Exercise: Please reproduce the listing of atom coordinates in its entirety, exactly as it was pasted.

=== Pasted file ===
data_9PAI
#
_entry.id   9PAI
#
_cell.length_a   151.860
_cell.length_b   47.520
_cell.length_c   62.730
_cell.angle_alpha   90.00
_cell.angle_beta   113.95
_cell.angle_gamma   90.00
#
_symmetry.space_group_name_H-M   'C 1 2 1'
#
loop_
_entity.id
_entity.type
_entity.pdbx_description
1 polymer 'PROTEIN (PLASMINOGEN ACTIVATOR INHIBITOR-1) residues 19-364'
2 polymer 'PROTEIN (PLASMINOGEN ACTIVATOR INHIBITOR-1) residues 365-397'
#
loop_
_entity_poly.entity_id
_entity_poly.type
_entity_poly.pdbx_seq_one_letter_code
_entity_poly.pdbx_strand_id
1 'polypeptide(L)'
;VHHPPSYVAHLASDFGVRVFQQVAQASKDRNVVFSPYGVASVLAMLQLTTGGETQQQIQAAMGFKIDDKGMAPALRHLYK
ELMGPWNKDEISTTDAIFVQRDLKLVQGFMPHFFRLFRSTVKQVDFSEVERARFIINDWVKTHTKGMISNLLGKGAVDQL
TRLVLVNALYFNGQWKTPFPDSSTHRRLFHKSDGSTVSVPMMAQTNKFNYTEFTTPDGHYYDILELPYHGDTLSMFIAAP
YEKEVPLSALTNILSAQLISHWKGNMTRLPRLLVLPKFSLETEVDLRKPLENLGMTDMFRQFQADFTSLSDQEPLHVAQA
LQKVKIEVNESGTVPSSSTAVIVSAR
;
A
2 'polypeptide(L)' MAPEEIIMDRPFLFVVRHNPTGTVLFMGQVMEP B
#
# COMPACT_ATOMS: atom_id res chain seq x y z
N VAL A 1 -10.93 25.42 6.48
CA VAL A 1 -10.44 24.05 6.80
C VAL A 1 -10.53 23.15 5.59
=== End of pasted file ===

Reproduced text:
data_9PAI
#
_entry.id   9PAI
#
_cell.length_a   151.860
_cell.length_b   47.520
_cell.length_c   62.730
_cell.angle_alpha   90.00
_cell.angle_beta   113.95
_cell.angle_gamma   90.00
#
_symmetry.space_group_name_H-M   'C 1 2 1'
#
loop_
_entity.id
_entity.type
_entity.pdbx_description
1 polymer 'PROTEIN (PLASMINOGEN ACTIVATOR INHIBITOR-1) residues 19-364'
2 polymer 'PROTEIN (PLASMINOGEN ACTIVATOR INHIBITOR-1) residues 365-397'
#
loop_
_entity_poly.entity_id
_entity_poly.type
_entity_poly.pdbx_seq_one_letter_code
_entity_poly.pdbx_strand_id
1 'polypeptide(L)'
;VHHPPSYVAHLASDFGVRVFQQVAQASKDRNVVFSPYGVASVLAMLQLTTGGETQQQIQAAMGFKIDDKGMAPALRHLYK
ELMGPWNKDEISTTDAIFVQRDLKLVQGFMPHFFRLFRSTVKQVDFSEVERARFIINDWVKTHTKGMISNLLGKGAVDQL
TRLVLVNALYFNGQWKTPFPDSSTHRRLFHKSDGSTVSVPMMAQTNKFNYTEFTTPDGHYYDILELPYHGDTLSMFIAAP
YEKEVPLSALTNILSAQLISHWKGNMTRLPRLLVLPKFSLETEVDLRKPLENLGMTDMFRQFQADFTSLSDQEPLHVAQA
LQKVKIEVNESGTVPSSSTAVIVSAR
;
A
2 'polypeptide(L)' MAPEEIIMDRPFLFVVRHNPTGTVLFMGQVMEP B
#
# COMPACT_ATOMS: atom_id res chain seq x y z
N VAL A 1 -10.93 25.42 6.48
CA VAL A 1 -10.44 24.05 6.80
C VAL A 1 -10.53 23.15 5.59